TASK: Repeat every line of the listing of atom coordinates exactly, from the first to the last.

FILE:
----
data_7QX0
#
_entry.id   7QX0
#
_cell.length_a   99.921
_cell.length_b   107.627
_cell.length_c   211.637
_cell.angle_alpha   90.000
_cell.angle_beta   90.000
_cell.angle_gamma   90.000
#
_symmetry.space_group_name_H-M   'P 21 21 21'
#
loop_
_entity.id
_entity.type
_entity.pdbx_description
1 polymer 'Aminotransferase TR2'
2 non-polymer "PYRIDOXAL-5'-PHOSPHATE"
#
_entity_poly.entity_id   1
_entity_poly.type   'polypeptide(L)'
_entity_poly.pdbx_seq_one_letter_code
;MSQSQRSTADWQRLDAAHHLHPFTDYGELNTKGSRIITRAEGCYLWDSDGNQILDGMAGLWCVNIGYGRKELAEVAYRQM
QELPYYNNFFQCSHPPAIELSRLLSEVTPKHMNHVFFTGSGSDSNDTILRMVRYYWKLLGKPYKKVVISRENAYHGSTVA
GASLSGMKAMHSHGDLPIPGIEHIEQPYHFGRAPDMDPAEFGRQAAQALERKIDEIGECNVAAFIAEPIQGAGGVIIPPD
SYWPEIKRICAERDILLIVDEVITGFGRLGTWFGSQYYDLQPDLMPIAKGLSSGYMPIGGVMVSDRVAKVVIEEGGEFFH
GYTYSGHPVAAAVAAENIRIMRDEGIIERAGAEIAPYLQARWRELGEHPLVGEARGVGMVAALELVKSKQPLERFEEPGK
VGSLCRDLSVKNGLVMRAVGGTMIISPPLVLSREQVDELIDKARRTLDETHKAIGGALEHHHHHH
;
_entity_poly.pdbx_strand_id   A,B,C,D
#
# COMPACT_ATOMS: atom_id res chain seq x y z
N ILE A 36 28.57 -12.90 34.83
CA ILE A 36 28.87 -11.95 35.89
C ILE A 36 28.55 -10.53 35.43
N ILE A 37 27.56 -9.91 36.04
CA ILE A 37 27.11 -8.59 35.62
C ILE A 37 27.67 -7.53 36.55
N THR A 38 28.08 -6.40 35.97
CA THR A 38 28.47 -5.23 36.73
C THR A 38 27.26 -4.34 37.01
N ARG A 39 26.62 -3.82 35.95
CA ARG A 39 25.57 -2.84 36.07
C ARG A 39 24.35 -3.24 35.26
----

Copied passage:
data_7QX0
#
_entry.id   7QX0
#
_cell.length_a   99.921
_cell.length_b   107.627
_cell.length_c   211.637
_cell.angle_alpha   90.000
_cell.angle_beta   90.000
_cell.angle_gamma   90.000
#
_symmetry.space_group_name_H-M   'P 21 21 21'
#
loop_
_entity.id
_entity.type
_entity.pdbx_description
1 polymer 'Aminotransferase TR2'
2 non-polymer "PYRIDOXAL-5'-PHOSPHATE"
#
_entity_poly.entity_id   1
_entity_poly.type   'polypeptide(L)'
_entity_poly.pdbx_seq_one_letter_code
;MSQSQRSTADWQRLDAAHHLHPFTDYGELNTKGSRIITRAEGCYLWDSDGNQILDGMAGLWCVNIGYGRKELAEVAYRQM
QELPYYNNFFQCSHPPAIELSRLLSEVTPKHMNHVFFTGSGSDSNDTILRMVRYYWKLLGKPYKKVVISRENAYHGSTVA
GASLSGMKAMHSHGDLPIPGIEHIEQPYHFGRAPDMDPAEFGRQAAQALERKIDEIGECNVAAFIAEPIQGAGGVIIPPD
SYWPEIKRICAERDILLIVDEVITGFGRLGTWFGSQYYDLQPDLMPIAKGLSSGYMPIGGVMVSDRVAKVVIEEGGEFFH
GYTYSGHPVAAAVAAENIRIMRDEGIIERAGAEIAPYLQARWRELGEHPLVGEARGVGMVAALELVKSKQPLERFEEPGK
VGSLCRDLSVKNGLVMRAVGGTMIISPPLVLSREQVDELIDKARRTLDETHKAIGGALEHHHHHH
;
_entity_poly.pdbx_strand_id   A,B,C,D
#
# COMPACT_ATOMS: atom_id res chain seq x y z
N ILE A 36 28.57 -12.90 34.83
CA ILE A 36 28.87 -11.95 35.89
C ILE A 36 28.55 -10.53 35.43
N ILE A 37 27.56 -9.91 36.04
CA ILE A 37 27.11 -8.59 35.62
C ILE A 37 27.67 -7.53 36.55
N THR A 38 28.08 -6.40 35.97
CA THR A 38 28.47 -5.23 36.73
C THR A 38 27.26 -4.34 37.01
N ARG A 39 26.62 -3.82 35.95
CA ARG A 39 25.57 -2.84 36.07
C ARG A 39 24.35 -3.24 35.26